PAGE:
I scraped the batter into the pan, which I had sprayed with pan spray. The recipe calls for lining the pan with buttered foil, so that the brownies can be lifted out of the pan in order to cut perfectly even squares. Since I planned to serve the brownies right from the pan, I skipped the foil.

I scattered another 1/4 cup cocoa nibs on top of the batter and baked the brownies in a 350°F oven for 30 minutes, until the brownies were firm but still very moist. After cooling the brownies in the pan (and maybe cutting off a tiny little corner to sample), I covered the pan and put it into the refrigerator overnight. The overnight rest made the brownies easier to cut — they were very moist — and really intensified the flavor.

I put the brownies on the snack table while my family was in town for Thanksgiving. I wasn’t around when the brownies were cut into, and everyone was trying to figure out what the crunch was from. No one had ever had cocoa nibs, but they all agreed that the bittersweet, chocolatey crunch was perfect for these rich, fudgy brownies.

This was a great start to the Cookies section in The Modern Baker and has me looking forward to the next five months of cookies, bars, and biscotti.

Truffle Brownies {Bake!}

The Bake! group is back in business after taking a break during August to catch up on missed recipes or just enjoy the final days of summer. Our first September recipe, chosen by Glennis, is Truffle Brownies. According to Nick Malgieri, these brownies derive their name from the fact that they are “almost as rich as chocolate truffles”.

Photograph “courtesy” of Margaret at http://www.teaandscones.wordpress.com

I had a computer breakdown last week and lost my photos of this recipe, so I borrowed the picture above from my friend Margaret’s blog.

 
The recipe for these brownies was fairly straightforward. It called for a lot of butter, brown sugar, and bittersweet chocolate, with just enough flour to hold it together. Nick wasn’t exaggerating about the flavor, either. They really did remind me of truffles.
 
These were by far the best brownies I’ve ever made, and probably the best I’ve ever tasted. The outside had just a bit of crunch to it, but the centers remained rich and gooey. These brownies would satisfy fudgy and cakelike brownie lovers alike.
 
The recipe says to cut the brownies the day after baking them, but we had a houseful of adolescent and teenage boys when I made these, so there was no chance of that happening. They were excellent shortly after baking. I can’t imagine them being better the next day (although I will definitely try them again to find out).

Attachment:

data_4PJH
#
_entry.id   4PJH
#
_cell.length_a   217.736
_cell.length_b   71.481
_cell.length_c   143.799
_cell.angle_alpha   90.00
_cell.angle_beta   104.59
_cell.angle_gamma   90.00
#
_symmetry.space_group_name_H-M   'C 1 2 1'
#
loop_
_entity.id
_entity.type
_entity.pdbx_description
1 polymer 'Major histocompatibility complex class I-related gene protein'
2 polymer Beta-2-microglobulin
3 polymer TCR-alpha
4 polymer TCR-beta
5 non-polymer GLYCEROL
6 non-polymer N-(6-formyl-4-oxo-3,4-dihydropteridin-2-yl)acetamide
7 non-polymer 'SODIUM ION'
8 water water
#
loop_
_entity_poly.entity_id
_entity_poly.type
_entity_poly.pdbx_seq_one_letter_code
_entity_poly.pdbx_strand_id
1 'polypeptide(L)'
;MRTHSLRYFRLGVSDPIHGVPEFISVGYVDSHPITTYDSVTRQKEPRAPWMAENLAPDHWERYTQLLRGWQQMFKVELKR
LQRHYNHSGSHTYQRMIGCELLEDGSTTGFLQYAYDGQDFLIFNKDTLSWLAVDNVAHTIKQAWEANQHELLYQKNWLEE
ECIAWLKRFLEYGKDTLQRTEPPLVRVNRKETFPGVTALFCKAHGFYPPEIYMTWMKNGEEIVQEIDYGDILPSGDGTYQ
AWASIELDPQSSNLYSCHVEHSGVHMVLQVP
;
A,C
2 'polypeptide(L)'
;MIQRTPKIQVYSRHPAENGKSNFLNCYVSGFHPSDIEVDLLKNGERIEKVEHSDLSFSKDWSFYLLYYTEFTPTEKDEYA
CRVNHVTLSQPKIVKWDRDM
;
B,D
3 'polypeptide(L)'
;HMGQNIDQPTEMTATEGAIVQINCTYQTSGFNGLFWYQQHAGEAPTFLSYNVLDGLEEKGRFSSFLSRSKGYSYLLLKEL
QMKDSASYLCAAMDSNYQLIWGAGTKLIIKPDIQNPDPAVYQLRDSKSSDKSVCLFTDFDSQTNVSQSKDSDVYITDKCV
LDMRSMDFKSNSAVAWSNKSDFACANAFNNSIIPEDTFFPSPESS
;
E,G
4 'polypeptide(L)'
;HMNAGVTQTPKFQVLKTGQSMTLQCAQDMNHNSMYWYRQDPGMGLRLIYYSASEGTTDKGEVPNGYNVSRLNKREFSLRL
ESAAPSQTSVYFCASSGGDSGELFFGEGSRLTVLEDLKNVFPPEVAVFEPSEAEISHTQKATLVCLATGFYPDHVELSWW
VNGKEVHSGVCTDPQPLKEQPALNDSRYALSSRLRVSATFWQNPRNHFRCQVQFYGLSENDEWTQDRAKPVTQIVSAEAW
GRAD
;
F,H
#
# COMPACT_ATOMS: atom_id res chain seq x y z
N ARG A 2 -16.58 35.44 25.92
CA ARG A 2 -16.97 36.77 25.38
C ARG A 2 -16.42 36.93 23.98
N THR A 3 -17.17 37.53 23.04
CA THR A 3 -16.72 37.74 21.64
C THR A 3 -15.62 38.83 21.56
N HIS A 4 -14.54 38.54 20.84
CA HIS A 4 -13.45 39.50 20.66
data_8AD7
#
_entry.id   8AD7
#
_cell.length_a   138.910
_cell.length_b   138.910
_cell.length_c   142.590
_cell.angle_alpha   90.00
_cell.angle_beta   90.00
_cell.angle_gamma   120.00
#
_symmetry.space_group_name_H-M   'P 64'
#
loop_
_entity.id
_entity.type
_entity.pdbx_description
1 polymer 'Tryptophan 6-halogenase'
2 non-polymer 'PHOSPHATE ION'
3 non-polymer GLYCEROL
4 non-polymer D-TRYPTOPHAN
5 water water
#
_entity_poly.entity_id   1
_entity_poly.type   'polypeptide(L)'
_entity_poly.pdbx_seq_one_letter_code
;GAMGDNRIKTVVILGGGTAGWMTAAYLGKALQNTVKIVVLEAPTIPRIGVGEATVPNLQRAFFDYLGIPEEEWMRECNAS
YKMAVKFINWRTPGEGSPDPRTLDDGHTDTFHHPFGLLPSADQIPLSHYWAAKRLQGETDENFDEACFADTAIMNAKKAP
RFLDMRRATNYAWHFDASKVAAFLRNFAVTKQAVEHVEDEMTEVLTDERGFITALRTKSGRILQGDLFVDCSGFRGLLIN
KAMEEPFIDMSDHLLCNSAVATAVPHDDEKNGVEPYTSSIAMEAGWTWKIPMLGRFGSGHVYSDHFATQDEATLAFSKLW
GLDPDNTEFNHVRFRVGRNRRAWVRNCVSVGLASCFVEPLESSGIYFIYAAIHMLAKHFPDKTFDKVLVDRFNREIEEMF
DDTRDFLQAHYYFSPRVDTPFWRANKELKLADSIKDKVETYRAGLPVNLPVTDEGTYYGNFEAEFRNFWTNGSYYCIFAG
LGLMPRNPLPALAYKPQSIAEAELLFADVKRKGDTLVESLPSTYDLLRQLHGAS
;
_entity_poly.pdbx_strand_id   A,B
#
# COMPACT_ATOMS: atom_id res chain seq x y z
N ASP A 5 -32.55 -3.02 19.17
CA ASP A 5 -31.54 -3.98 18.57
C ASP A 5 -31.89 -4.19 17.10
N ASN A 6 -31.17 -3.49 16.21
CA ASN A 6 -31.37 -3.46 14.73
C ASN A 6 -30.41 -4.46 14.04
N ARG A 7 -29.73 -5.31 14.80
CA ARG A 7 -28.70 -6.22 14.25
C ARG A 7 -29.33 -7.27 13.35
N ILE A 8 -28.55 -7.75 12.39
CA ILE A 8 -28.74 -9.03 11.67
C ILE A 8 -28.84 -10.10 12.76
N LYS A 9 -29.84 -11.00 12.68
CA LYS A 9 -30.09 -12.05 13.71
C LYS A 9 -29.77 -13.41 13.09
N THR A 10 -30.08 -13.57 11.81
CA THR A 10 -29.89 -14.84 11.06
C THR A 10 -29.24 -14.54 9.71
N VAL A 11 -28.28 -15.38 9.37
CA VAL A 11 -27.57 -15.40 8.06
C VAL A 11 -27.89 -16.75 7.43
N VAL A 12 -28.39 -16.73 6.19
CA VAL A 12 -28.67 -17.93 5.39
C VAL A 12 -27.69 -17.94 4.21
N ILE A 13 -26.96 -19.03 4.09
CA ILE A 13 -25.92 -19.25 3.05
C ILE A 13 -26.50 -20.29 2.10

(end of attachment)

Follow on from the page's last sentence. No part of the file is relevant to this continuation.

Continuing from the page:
The Bake! bakers are a casual group of friends who make about two recipes per month from Nick’s book. Our Facebook page lists the upcoming recipes. Feel free to join in if you have the book!
 
Next up: Lattice-topped Apple Tart, chosen by Kayte.

Feuillettés with Berries & Cream {ModBak}

For the Puff Pastry section of the Modern Baker Challenge, I’ve decided to take a more organized approach to baking and posting the recipes. In previous sections, I made the recipes roughly in order (although not always) and wrote and published posts as I finished each recipe. As a result, I would often publish several recipes in a row over the course of a few days and would usually finish the section well before the end of the allotted time frame.

At the beginning of the month, as we moved into the Puff Pastry section, I decided to institute “Modern Baker Mondays”. As the name implies, I’ll be posting the recipes on Mondays. I’m going to post one per week, in the order the recipes appear in the book, regardless of when and in what order I actually bake them.

This week’s Modern Baker Mondays offering is the last in a series of sweet mille-feuille, which included chocolate-filled Napoleons and raspberry mille-feuille. The feuillettés are similar to the raspberry mille-feuille, the main differences being size (the feuillettés are mini mille-feuille) and the use of crème anglaise instead of pastry cream.

The feuillettés are comprised of four components — crème anglaise, macerated berries, whipped cream, and disks cut from a baked pastry layer.

Crème anglaise

 Making the crème anglaise is the most time-consuming part, but it’s not difficult. And it’s so good, you may find yourself making it again to use for other things, like berries and cream or crème anglaise ice cream.

Once everything is prepared, it’s just a matter of putting the feuillettés together. This simply involves layering pastry disks, whipped cream, berries, and crème anglaise. So easy a child could do it. Really.

Feuillettés, some assembly required

 We had fun putting these together, and even more fun eating them.

Feuillettés with berries and cream

 This was a simple, stunning, and delicious dessert. It would make the perfect finish to a summer dinner party.

Molded Chocolate-filled Napoleons {ModBak}

This week’s recipe for the Modern Baker Challenge is one of several versions of mille feuille, which consist of a filling (usually sweet, but sometimes savory) between baked layers of puff pastry. Mille feuille is French for “thousand leaves”, a reference to the delicate layers exhibited by the puff pastry when it is baked.

To make the Napoleons, I began by baking a pastry layer, which I then cut to fit a foil-lined pan.